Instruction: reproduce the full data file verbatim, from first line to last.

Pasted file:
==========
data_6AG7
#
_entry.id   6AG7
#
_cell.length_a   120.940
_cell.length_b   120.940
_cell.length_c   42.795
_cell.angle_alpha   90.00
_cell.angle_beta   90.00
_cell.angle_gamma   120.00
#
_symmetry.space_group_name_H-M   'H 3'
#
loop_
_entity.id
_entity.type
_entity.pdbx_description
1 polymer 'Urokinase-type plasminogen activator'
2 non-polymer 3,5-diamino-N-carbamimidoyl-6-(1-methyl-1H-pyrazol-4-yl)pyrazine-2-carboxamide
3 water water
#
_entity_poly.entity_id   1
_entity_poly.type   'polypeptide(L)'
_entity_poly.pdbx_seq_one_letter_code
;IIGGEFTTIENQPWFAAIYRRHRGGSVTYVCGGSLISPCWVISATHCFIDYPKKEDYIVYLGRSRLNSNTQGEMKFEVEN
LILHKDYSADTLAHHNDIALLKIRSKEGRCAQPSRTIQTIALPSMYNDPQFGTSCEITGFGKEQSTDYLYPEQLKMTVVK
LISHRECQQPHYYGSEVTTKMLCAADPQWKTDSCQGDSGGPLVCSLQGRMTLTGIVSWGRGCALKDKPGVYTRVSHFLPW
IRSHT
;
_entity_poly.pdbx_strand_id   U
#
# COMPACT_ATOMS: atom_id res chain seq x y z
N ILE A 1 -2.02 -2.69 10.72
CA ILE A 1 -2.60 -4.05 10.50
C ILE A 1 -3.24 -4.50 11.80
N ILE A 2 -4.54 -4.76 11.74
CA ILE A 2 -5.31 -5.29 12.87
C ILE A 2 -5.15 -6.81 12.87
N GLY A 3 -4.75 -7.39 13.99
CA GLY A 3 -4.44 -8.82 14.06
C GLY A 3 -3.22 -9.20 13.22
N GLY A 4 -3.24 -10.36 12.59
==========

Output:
data_6AG7
#
_entry.id   6AG7
#
_cell.length_a   120.940
_cell.length_b   120.940
_cell.length_c   42.795
_cell.angle_alpha   90.00
_cell.angle_beta   90.00
_cell.angle_gamma   120.00
#
_symmetry.space_group_name_H-M   'H 3'
#
loop_
_entity.id
_entity.type
_entity.pdbx_description
1 polymer 'Urokinase-type plasminogen activator'
2 non-polymer 3,5-diamino-N-carbamimidoyl-6-(1-methyl-1H-pyrazol-4-yl)pyrazine-2-carboxamide
3 water water
#
_entity_poly.entity_id   1
_entity_poly.type   'polypeptide(L)'
_entity_poly.pdbx_seq_one_letter_code
;IIGGEFTTIENQPWFAAIYRRHRGGSVTYVCGGSLISPCWVISATHCFIDYPKKEDYIVYLGRSRLNSNTQGEMKFEVEN
LILHKDYSADTLAHHNDIALLKIRSKEGRCAQPSRTIQTIALPSMYNDPQFGTSCEITGFGKEQSTDYLYPEQLKMTVVK
LISHRECQQPHYYGSEVTTKMLCAADPQWKTDSCQGDSGGPLVCSLQGRMTLTGIVSWGRGCALKDKPGVYTRVSHFLPW
IRSHT
;
_entity_poly.pdbx_strand_id   U
#
# COMPACT_ATOMS: atom_id res chain seq x y z
N ILE A 1 -2.02 -2.69 10.72
CA ILE A 1 -2.60 -4.05 10.50
C ILE A 1 -3.24 -4.50 11.80
N ILE A 2 -4.54 -4.76 11.74
CA ILE A 2 -5.31 -5.29 12.87
C ILE A 2 -5.15 -6.81 12.87
N GLY A 3 -4.75 -7.39 13.99
CA GLY A 3 -4.44 -8.82 14.06
C GLY A 3 -3.22 -9.20 13.22
N GLY A 4 -3.24 -10.36 12.59